Chinese whispers: How to be heard in China (2/3)

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Part 2 – Face-to-face

In the second of our three-part guide to communicating with Chinese businesses, we look at the ways in which you communicate better once you actually get to that all-important meeting.

In exactly the same way that many Chinese are impressed by a professional-looking corporate website, PowerPoint presentations are used by forward-looking Chinese companies. The same is expected of Western companies, and the more effort that has gone into producing an impressive presentation, the more credibility your organisation will garner. Given the difficulties of language barriers, PowerPoint presentations provide an excellent opportunity to summarise your company through clear, succinct bullet points and by using a whole manner of graphs, pie charts and other diagrams.

Interpreters and translators will likely be crucial to conducting business successfully in China. Since any interpreter or translator may effectively become your negation partner, you should always brief them fully in advance. It may be advisable to take your own interpreter rather than rely on one provided by the company you are visiting. If you can’t get a recommendation through a business contact, the China-Britain Business Council is one organisation that can arrange interpreters for you.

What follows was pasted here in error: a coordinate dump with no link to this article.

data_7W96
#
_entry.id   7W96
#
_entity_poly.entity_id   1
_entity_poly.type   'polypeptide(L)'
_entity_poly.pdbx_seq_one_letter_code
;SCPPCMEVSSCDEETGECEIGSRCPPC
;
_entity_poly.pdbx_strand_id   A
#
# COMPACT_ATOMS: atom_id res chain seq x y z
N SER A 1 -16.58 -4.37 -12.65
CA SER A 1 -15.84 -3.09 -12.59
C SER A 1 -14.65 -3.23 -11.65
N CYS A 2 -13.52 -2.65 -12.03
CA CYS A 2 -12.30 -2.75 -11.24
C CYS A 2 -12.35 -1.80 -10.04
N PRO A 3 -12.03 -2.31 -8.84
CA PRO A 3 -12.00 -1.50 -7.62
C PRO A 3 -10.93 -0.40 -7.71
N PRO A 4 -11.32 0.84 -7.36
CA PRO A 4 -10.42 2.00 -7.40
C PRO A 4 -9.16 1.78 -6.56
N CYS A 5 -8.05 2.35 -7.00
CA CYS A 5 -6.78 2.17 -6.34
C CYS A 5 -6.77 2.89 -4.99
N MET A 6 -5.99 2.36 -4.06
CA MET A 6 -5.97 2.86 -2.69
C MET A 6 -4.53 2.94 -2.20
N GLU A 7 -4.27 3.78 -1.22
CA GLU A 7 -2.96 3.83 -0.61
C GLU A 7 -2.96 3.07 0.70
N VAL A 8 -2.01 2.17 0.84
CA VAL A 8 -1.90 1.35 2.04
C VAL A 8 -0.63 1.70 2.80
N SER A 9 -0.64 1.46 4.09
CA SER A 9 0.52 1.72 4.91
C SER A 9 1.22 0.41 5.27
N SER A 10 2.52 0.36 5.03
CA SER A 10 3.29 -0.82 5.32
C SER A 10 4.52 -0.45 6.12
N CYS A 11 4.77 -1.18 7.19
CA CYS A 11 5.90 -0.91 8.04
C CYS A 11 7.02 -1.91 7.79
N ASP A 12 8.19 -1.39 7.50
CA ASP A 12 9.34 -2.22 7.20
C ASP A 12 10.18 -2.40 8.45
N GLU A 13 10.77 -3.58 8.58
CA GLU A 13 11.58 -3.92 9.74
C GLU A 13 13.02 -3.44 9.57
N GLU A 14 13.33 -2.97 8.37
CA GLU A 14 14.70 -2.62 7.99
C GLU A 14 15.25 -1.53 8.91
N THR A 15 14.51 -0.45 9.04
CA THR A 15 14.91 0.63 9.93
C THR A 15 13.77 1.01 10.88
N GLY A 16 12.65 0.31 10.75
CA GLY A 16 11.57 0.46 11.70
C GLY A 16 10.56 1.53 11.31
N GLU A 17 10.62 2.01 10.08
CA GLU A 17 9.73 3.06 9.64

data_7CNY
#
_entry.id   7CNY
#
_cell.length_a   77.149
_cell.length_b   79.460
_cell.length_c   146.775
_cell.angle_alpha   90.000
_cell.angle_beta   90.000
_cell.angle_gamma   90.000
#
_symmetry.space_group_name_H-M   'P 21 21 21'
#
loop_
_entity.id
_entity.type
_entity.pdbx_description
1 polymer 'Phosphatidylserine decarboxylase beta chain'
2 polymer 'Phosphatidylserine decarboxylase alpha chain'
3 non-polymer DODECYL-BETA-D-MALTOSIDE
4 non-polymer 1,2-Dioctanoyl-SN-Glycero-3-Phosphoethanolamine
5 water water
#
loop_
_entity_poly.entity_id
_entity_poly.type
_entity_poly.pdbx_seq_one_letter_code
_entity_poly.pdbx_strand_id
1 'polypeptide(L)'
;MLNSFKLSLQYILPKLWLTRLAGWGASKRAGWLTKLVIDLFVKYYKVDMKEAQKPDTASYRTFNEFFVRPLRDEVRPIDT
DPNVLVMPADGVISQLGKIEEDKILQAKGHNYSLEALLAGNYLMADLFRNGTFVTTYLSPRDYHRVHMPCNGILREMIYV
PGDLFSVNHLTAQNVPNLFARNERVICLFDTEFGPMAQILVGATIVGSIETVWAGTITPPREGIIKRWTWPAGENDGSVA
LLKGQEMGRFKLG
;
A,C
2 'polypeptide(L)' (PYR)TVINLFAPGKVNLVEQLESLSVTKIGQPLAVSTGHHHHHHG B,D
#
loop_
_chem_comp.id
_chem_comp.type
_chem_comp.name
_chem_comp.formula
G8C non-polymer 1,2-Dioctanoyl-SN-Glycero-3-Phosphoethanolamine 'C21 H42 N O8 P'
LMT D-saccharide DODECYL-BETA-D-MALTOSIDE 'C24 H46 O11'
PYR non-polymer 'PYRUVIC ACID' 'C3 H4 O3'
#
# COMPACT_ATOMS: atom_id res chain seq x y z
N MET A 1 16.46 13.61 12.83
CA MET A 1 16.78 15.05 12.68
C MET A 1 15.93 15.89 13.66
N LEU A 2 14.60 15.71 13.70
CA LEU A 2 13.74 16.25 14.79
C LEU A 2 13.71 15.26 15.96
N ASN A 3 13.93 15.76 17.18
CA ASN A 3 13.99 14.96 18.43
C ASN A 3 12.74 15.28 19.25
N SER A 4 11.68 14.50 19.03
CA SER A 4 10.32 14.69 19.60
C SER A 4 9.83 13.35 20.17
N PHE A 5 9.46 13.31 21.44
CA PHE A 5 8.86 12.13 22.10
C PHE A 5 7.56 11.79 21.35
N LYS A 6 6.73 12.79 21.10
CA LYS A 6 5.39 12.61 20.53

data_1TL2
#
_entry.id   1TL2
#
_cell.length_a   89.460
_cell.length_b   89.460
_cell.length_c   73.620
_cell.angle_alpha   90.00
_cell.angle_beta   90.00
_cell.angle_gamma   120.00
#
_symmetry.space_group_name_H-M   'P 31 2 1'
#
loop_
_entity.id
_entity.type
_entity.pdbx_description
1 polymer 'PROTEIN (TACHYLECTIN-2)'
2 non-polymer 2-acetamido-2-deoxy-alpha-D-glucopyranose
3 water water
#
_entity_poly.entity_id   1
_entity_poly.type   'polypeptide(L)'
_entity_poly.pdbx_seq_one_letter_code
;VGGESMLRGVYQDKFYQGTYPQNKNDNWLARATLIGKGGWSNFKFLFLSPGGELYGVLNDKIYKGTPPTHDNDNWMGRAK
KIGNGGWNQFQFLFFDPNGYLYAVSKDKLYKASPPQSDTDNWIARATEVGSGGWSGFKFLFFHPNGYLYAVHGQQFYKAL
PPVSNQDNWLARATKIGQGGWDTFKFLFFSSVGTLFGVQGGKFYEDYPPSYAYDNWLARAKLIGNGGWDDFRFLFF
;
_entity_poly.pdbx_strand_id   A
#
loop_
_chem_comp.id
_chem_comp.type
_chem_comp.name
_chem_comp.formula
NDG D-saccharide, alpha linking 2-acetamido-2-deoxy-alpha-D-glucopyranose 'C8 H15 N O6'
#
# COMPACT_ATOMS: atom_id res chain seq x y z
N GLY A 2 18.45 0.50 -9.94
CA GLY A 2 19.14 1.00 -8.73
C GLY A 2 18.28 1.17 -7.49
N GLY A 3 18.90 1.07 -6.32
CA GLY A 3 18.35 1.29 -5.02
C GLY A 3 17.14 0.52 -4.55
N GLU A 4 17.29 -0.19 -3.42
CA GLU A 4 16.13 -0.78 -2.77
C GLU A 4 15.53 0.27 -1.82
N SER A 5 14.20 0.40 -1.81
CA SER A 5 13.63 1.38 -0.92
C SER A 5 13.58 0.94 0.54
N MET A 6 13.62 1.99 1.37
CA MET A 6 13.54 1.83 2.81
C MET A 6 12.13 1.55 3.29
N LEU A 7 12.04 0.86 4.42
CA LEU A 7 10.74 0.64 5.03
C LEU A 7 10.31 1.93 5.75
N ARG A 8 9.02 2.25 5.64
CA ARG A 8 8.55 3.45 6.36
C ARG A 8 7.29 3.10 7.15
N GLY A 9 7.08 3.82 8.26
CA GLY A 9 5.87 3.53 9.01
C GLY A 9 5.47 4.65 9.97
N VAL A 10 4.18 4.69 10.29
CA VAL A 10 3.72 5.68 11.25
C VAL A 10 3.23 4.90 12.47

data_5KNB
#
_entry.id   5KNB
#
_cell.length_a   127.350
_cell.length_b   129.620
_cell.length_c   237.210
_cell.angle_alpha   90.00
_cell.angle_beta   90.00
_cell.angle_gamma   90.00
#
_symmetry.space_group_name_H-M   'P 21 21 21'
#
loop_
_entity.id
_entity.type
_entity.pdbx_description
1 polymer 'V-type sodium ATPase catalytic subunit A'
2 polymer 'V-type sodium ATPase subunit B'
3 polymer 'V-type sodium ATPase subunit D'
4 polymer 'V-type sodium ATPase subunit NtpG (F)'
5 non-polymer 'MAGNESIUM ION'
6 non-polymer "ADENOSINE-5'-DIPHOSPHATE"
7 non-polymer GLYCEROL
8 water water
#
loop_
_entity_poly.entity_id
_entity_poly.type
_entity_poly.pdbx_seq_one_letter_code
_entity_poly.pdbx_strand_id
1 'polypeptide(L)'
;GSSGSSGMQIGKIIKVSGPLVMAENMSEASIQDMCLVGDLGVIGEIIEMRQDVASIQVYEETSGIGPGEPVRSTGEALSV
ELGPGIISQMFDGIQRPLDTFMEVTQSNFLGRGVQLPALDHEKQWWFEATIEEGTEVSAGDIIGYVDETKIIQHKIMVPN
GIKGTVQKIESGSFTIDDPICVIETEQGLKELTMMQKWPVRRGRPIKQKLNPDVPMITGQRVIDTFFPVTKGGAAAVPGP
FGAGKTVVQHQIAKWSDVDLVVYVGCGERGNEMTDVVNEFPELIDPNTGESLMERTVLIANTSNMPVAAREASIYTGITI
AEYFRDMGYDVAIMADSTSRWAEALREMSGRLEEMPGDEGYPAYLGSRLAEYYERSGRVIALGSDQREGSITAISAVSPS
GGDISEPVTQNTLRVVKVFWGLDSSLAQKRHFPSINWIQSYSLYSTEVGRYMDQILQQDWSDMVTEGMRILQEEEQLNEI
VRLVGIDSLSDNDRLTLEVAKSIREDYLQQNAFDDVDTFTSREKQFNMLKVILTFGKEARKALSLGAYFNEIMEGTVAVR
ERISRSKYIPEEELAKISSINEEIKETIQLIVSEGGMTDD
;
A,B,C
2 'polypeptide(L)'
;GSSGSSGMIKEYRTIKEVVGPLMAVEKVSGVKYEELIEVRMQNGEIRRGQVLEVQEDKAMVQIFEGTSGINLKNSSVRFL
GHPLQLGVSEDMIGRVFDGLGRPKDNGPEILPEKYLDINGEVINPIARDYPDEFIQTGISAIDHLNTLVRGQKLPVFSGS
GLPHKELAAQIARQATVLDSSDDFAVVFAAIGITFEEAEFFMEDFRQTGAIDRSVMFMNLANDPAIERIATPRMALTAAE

Always make sure you speak clearly and in ‘manageable’ sentences. Repeat crucial information to ensure that this is communicated properly. Write down any large numbers to avoid mistranslation and misunderstandings. Make sure you have explained any key industry terminology to your interpreter in advance of the meeting. Avoid the use of jargon and jokes, as these may get lost in translation and risk causing confusion or offence. Finally, although you may not understand everything that’s being said in the meeting, observe the body language of your clients to get a feel for how things are progressing and to understand who might be the more important players and decision makers in the room.

Further useful information on conducting business in China can be found in B2B International’s white papers:

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